The 33,223 willing and eligible physicians were enrolled in a run-in phase during which all received active aspirin and placebo beta-carotene. After 18 weeks, participants were sent a questionnaire asking about their health status, side effects, compliance, and willingness to continue in the trial. A total of 11,152 changed their minds, reported a reason for exclusion, or did not reliably take the study pills. The remaining 22,071 physicians were then randomly assigned to receive active aspirin and active beta-carotene (n=5,517), active aspirin and beta-carotene placebo (n=5,520), aspirin placebo and active beta-carotene (n=5,519), or aspirin placebo and beta-carotene placebo (n=5,515). A total of 11,037 physicians were randomized to aspirin and 11,034 to aspirin placebo; a total of 11,034 physicians were randomized to beta-carotene and 11,037 to beta-carotene placebo.
Active aspirin consisted of one 325 mg tablet (as Bufferin, supplied by Bristol-Myers Products) taken every other day. Active beta-carotene consisted of one 50 mg capsule (as Lurotin, supplied by BASF AG) taken every other day. The pills were supplied in foil-backed calendar packs.
During the four-month run-in period, participants were sent kits containing prepared Vacutainer tubes, cold packs for mailing, and prepaid shipping packs. They were asked to have their blood drawn into the Vacutainer tubes, to fractionate the blood by centrifugation, and to return the samples by overnight courier. Upon receipt in the PHS blood laboratory, samples were immediately frozen and stored in liquid nitrogen freezers. Almost 15,000 of the participants (68%) provided blood samples. After PHS-I ended, participants were asked to provide a second blood sample. More than 11,000 did.
The first follow-up questionnaires were sent at six and 12 months of treatment. After that, questionnaires were sent yearly. They included questions about compliance with the study treatments, use of non-study medications, occurrence of major illnesses or adverse effects, and other risk factor information.
The trial's Data and Safety Monitoring Board stopped the aspirin arm of the PHS several years ahead of schedule because it was clear that aspirin had a significant effect on the risk of a first myocardial infarction. As reported in the July 20, 1989 New England Journal of Medicine, aspirin reduced the risk of first myocardial infarction by 44% (P less than 0.00001). There were too few strokes or deaths upon which to base sound clinical judgment regarding aspirin and stroke or mortality. Results from the beta-carotene arm were equally important. As reported in the May 2, 1996 New England Journal of Medicine, 13 years of supplementation with beta-carotene produced neither benefit nor harm. These results demonstrated that beta-carotene alone was not responsible for the health benefits seen among people who ate plenty of fruits and vegetables. More than 300 other findings have emerged from the trial so far.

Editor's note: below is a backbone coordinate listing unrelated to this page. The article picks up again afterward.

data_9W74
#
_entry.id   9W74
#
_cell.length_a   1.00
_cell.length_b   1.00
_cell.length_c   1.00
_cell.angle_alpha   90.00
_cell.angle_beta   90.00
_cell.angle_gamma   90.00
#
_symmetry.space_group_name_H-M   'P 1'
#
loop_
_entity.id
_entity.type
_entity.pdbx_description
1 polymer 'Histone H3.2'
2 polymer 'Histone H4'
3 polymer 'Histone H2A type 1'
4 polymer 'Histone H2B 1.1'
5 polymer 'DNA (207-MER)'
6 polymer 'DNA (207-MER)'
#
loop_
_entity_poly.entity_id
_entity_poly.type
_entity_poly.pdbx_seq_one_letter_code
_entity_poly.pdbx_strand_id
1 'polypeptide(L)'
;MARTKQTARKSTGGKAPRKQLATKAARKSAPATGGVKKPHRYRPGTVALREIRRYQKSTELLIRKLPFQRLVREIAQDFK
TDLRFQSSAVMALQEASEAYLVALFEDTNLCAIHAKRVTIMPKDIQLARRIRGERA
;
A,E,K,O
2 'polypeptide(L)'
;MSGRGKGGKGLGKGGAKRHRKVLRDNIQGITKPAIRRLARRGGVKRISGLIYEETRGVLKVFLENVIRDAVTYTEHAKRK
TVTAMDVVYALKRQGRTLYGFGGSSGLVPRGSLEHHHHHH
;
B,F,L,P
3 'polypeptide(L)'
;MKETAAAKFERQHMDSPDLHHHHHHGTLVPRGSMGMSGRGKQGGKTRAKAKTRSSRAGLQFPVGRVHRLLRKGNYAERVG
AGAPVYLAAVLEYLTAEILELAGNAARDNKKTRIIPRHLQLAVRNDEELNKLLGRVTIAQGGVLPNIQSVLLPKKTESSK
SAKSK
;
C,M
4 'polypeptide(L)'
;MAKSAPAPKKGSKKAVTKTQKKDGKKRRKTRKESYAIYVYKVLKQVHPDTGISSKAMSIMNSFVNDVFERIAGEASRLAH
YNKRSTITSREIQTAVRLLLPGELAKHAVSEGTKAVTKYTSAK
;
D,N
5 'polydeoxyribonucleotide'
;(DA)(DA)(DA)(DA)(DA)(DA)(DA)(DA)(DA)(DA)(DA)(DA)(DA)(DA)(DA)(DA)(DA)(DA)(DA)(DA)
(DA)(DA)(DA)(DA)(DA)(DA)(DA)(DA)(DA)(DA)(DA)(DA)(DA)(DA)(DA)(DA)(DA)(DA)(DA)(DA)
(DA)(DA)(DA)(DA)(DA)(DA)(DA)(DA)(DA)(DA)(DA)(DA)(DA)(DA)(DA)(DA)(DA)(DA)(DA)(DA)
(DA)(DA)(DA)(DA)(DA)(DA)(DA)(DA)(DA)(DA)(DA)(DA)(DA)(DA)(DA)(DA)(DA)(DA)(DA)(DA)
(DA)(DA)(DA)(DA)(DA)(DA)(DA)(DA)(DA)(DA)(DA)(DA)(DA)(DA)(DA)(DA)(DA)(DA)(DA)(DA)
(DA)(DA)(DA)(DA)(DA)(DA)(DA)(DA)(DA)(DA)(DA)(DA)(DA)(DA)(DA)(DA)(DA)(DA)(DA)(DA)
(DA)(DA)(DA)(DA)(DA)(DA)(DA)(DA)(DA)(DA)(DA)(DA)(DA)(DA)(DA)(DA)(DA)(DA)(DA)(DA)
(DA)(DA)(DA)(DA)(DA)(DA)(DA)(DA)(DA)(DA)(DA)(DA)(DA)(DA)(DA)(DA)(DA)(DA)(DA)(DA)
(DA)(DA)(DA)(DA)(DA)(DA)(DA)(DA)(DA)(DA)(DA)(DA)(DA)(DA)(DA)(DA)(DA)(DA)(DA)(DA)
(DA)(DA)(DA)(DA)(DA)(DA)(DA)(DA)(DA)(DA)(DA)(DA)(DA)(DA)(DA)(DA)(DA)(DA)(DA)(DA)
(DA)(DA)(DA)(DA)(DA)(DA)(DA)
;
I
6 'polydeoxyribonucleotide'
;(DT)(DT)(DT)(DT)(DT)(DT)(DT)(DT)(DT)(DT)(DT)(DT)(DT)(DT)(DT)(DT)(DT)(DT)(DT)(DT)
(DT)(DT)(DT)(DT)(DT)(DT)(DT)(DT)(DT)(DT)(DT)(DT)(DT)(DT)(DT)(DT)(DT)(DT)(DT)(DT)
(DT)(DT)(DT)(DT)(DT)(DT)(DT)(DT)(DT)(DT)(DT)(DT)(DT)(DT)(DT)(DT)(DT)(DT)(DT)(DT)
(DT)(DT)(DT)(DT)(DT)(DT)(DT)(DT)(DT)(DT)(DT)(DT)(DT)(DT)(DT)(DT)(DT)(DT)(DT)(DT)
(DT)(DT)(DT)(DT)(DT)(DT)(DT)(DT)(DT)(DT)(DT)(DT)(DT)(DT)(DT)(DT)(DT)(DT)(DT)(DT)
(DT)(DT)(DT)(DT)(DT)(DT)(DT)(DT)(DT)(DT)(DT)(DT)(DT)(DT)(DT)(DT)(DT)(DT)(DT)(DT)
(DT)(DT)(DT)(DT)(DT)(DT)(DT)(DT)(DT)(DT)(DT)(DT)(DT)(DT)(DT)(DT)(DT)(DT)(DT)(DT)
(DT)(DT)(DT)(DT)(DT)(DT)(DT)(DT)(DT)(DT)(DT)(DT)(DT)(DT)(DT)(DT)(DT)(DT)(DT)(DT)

The Physicians' Health Study-I was supported by four grants from the National Institutes of Health: CA-34944 and CA-40360 from the National Cancer Institute, and HL-26490 and HL-34595 from the National Heart, Lung, and Blood Institute.
PowerPoint overview of PHS
Click here for a 12-slide PowerPoint presentation that gives a brief synopsis of the methods and rationale of the PHS-I, an overview of its enrollment and randomization schemes, and baseline characteristics of the four treatment groups.